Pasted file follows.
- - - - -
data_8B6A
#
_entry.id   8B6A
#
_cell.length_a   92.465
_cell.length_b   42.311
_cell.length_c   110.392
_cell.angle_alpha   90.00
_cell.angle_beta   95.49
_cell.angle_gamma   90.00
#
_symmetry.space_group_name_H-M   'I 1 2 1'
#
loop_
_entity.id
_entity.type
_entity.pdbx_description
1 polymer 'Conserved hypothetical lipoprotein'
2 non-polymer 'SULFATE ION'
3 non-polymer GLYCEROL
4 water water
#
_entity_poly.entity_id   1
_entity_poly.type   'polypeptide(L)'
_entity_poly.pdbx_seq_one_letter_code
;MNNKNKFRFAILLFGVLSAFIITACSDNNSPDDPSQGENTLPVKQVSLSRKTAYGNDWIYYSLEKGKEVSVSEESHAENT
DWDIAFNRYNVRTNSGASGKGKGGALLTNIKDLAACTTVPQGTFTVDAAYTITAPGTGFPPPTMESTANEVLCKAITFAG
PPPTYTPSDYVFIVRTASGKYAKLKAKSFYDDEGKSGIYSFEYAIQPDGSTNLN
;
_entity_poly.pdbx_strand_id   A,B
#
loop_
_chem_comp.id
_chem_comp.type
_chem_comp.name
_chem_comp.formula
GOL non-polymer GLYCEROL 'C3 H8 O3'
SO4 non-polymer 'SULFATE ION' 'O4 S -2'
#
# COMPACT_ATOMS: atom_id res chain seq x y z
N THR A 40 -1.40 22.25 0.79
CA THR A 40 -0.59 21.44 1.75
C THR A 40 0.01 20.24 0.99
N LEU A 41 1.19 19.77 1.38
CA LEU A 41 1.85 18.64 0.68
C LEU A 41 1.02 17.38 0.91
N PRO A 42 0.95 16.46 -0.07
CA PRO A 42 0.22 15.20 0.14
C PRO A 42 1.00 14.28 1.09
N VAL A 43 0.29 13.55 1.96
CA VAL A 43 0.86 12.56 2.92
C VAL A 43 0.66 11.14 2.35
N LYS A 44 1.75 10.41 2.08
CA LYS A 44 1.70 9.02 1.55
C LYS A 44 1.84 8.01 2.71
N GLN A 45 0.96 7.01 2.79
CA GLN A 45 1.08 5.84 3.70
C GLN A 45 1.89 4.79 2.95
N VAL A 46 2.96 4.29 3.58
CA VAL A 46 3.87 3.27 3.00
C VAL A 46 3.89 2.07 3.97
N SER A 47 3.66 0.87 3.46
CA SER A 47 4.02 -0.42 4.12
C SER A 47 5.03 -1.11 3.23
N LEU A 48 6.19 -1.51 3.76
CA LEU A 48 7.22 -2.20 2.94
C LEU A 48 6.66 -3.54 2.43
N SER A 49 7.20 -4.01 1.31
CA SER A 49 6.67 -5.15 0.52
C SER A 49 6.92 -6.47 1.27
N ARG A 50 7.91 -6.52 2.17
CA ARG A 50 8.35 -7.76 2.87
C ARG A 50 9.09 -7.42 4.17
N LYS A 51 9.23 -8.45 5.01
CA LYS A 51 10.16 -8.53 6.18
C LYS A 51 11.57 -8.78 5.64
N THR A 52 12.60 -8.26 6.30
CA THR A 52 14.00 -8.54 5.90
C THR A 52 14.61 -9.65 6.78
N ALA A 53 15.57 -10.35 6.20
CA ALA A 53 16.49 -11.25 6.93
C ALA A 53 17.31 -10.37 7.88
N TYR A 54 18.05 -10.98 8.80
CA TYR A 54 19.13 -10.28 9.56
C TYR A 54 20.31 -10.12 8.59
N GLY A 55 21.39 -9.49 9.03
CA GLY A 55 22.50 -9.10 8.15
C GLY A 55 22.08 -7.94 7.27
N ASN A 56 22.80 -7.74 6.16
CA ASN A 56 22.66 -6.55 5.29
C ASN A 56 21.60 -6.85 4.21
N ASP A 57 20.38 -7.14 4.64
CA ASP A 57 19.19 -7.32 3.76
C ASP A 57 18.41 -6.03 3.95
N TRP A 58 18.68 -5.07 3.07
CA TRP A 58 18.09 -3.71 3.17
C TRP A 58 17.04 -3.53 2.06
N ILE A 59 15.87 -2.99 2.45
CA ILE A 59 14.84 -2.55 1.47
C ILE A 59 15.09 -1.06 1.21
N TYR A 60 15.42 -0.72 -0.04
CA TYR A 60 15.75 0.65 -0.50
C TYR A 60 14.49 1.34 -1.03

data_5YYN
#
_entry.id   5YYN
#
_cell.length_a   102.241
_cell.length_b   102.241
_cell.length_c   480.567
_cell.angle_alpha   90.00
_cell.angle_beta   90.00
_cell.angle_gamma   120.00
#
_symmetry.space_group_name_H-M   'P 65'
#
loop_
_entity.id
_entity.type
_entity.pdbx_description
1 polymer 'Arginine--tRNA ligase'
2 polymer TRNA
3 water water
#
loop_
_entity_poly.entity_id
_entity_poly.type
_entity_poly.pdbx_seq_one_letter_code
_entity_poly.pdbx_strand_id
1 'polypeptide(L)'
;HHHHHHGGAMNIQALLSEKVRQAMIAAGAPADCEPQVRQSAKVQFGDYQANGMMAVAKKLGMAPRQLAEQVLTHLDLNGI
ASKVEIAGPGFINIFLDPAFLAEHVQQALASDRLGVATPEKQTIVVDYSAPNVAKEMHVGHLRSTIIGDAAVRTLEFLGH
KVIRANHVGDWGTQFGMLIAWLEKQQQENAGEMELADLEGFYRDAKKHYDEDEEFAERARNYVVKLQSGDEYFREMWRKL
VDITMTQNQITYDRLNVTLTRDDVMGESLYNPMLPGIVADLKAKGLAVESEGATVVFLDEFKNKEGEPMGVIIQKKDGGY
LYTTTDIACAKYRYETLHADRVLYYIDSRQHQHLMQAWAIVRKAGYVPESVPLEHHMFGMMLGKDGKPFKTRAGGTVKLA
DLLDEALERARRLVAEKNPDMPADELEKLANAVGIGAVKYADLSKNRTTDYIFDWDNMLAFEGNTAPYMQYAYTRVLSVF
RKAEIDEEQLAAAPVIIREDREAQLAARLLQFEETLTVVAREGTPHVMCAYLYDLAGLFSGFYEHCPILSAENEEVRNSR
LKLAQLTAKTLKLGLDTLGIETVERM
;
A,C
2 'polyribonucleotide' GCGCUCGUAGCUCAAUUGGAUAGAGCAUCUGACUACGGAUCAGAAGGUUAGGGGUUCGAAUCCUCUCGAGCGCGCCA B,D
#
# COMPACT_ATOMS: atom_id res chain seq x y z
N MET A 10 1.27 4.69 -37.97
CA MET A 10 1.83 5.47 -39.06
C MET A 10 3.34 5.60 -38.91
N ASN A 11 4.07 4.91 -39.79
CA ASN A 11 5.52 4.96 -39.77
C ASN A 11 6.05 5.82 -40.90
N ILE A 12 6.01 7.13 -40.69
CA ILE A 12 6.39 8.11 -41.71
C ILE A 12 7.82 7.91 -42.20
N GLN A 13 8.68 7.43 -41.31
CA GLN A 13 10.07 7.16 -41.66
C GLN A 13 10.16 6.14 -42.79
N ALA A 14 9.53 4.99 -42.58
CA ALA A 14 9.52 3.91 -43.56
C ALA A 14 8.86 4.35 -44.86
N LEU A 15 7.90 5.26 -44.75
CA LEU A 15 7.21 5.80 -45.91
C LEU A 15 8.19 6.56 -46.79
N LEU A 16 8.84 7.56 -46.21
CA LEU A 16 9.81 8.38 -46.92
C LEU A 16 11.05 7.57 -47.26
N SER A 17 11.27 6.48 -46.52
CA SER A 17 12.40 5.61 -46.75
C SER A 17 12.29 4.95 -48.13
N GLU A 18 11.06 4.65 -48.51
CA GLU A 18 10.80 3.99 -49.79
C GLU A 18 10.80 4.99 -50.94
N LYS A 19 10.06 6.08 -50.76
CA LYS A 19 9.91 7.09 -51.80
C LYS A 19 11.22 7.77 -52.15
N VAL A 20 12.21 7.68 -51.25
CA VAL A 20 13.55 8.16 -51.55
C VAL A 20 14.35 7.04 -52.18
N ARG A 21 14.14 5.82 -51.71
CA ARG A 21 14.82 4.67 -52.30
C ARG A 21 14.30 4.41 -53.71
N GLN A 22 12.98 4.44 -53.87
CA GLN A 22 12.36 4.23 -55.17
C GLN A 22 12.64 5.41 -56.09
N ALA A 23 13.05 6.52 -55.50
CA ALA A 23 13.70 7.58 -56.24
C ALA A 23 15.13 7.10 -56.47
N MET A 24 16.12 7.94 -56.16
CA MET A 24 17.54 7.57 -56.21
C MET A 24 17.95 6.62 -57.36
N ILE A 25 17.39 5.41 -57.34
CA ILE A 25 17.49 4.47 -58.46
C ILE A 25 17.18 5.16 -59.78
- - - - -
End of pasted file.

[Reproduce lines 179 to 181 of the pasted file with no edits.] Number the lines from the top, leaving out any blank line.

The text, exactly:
C ARG A 21 14.30 4.41 -53.71
N GLN A 22 12.98 4.44 -53.87
CA GLN A 22 12.36 4.23 -55.17